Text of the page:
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Advice to Future Carls from a Graduating Senior

mflevitymflevity 1131 replies70 threadsRegistered User Senior Member
edited August 2013 in Carleton College
Hey everyone,

It's hard to believe, but I'm graduating from Carleton on Saturday. I figure it's best that I "retire" from this board once I'm no longer a student, but before I do, I have a few pieces of advice to future Carleton students in particular. I hope you find them helpful.

1. If you're like me, you may have spent most of high school in what I'd call an "achievement" mindset. You worked hard, and in return, you received good grades, awards, scholarships, and praise from your family, teachers, and peers. There's nothing inherently wrong with this mindset. If you know you plan to apply to competitive colleges, it's almost a necessity.

That being said, in college, I'd like to invite you to switch from an achievement mindset to an "experience" mindset. If you try to measure your college achievements against the achievements of your peers, you will wind up miserable. Because here's the thing: the average, middle-of-the-road Carleton student scored in the 96th-97th percentile on his or her standardized tests. Virtually no one graduates with a 4.0 GPA. If you come to Carleton expecting to earn straight As and a slew of distinctions, you'll be setting yourself up for a completely unnecessary disappointment.

When I think of my Carleton friends who have made the most of their college experience -- dedicating their time to a few important passions, cultivating a wide and diverse circle of friends, producing their best academic work, taking advantage of study abroad programs and all of Carleton's amazing free speakers and performances -- I come up with a pretty long list of people. And you know what? Many, many of those people did not receive an award at Honors Convocation a few weeks ago. And you know something else? I bet all of them are okay with that.

Don't try to measure your time in college by counting accomplishments. Measure it in the experiences that shape you, slowly, over the course of four years. For me, those experiences included getting lost in a foreign country, skinny-dipping in the Cannon at midnight, singing in perfect 10-part harmony, being drunk for the first time among friends, and the moment I realized what I wanted to do with my life. Maybe you'll have some of the same experiences, and maybe yours will be completely different. Just give them the value they deserve, and don't place unneeded pressure on yourself to rack up a list of accomplishments during your time here.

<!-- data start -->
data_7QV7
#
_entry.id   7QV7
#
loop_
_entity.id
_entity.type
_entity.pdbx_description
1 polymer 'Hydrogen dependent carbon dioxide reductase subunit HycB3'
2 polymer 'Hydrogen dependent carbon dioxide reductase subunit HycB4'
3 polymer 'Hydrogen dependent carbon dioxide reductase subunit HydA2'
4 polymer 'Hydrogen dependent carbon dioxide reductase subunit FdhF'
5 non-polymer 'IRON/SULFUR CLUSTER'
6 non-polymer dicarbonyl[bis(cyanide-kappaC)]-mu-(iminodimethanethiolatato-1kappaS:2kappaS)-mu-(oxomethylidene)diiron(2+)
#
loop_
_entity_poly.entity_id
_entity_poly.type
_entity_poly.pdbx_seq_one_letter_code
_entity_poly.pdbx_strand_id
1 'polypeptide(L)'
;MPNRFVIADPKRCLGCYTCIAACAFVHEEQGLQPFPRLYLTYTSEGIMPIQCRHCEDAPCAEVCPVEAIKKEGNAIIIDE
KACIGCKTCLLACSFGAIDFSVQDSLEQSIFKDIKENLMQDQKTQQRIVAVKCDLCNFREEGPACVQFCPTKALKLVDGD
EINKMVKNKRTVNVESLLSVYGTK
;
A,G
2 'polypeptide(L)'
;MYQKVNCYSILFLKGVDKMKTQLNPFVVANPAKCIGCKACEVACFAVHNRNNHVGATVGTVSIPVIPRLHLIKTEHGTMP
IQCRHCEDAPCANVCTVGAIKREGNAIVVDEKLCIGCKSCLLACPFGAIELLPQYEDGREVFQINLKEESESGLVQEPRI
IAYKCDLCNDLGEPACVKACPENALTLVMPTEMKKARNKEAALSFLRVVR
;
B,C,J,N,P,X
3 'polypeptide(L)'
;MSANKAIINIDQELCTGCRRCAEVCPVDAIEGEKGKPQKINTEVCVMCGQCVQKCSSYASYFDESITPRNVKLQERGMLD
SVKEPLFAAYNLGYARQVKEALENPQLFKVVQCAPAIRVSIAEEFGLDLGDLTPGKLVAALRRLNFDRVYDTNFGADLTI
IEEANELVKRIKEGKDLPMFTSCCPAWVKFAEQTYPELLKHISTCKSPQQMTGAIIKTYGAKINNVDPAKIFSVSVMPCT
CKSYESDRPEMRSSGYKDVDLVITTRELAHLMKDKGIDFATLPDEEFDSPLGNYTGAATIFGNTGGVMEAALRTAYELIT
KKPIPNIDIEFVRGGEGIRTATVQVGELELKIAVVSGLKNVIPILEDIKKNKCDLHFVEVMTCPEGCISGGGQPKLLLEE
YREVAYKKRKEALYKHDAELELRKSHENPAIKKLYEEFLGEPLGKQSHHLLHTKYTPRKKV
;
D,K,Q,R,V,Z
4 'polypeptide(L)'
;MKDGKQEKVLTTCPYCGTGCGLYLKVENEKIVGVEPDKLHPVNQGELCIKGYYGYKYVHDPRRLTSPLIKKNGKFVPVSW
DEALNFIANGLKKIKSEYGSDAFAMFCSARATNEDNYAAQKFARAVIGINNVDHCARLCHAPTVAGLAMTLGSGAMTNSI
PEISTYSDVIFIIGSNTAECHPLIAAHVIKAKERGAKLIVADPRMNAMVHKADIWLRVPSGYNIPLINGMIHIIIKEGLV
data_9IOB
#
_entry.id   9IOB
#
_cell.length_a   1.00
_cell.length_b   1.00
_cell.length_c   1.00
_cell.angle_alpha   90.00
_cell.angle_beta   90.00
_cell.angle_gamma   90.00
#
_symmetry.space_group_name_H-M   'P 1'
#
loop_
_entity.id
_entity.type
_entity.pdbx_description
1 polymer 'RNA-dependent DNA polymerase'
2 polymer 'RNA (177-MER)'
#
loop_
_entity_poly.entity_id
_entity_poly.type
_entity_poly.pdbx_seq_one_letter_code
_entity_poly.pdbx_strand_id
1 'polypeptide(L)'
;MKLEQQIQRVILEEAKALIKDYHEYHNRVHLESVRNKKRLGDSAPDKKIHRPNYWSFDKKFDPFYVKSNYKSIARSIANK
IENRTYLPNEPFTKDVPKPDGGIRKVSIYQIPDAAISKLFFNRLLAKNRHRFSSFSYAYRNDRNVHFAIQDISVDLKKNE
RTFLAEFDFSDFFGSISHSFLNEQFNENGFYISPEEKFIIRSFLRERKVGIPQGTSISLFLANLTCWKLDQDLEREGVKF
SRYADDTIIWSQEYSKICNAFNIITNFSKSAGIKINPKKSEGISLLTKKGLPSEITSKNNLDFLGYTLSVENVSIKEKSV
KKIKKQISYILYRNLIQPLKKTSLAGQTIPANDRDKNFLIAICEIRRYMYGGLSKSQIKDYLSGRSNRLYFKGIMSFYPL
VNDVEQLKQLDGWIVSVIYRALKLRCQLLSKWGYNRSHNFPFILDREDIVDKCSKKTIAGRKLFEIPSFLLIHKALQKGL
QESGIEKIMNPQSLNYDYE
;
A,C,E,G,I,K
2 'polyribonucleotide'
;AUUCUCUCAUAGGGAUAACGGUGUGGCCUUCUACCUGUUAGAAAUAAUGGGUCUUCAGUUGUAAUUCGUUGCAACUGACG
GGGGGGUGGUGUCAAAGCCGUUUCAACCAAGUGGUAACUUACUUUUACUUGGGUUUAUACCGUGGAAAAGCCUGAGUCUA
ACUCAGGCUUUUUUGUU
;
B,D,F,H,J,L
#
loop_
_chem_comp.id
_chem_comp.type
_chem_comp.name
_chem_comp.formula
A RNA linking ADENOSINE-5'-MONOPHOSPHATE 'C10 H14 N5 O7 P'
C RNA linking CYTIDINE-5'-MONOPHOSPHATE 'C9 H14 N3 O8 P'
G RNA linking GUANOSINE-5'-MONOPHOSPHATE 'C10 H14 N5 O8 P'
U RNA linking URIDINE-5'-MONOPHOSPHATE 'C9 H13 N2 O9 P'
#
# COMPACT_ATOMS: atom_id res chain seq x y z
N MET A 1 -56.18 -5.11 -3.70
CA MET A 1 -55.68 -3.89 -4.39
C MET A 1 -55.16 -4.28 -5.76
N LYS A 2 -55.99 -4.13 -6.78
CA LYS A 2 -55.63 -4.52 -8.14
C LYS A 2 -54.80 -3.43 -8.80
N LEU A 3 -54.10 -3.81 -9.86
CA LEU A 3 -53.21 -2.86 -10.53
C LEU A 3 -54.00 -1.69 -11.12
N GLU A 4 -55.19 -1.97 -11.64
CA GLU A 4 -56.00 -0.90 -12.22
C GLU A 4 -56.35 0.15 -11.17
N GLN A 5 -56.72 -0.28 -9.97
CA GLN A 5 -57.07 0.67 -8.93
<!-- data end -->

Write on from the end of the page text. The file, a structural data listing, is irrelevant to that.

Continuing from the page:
2. Give Carleton/college traditions a try, but don't feel guilty if you decide they're not for you. Carleton loves its traditions, but that doesn't mean every student is obligated to love every single tradition. For example, I used to force myself to go to Rotblatt (the all-day drunken softball game) and I was always miserable. To make things worse, many of my friends love Rotblatt, and some consider it the best day of the year. I used to feel pretty awful when I wasn't able to have fun. This is a quintessential Carleton experience! I'd tell myself. If I can't enjoy it, what's wrong with me?

Once I became more secure with myself, I realized that it was okay if I wasn't as enthusiastic about a given Carleton tradition as most students are. I could find something else to do for fun on a spring term Saturday.

Chances are, at least one of the Carleton traditions will be like that for you. Maybe you just don't see the point of Schiller, or you don't like all-day music concerts featuring bands you don't know, or you're not a fan of streaking, or you're not into the party scene at Crack or Hill or wherever. If you're given something a fair shot and it's not your thing, that is okay. No one's going to revoke your place at Carleton. In the long run, figuring out what you do like is going to be much more valuable than trying to force yourself to like something that isn't for you.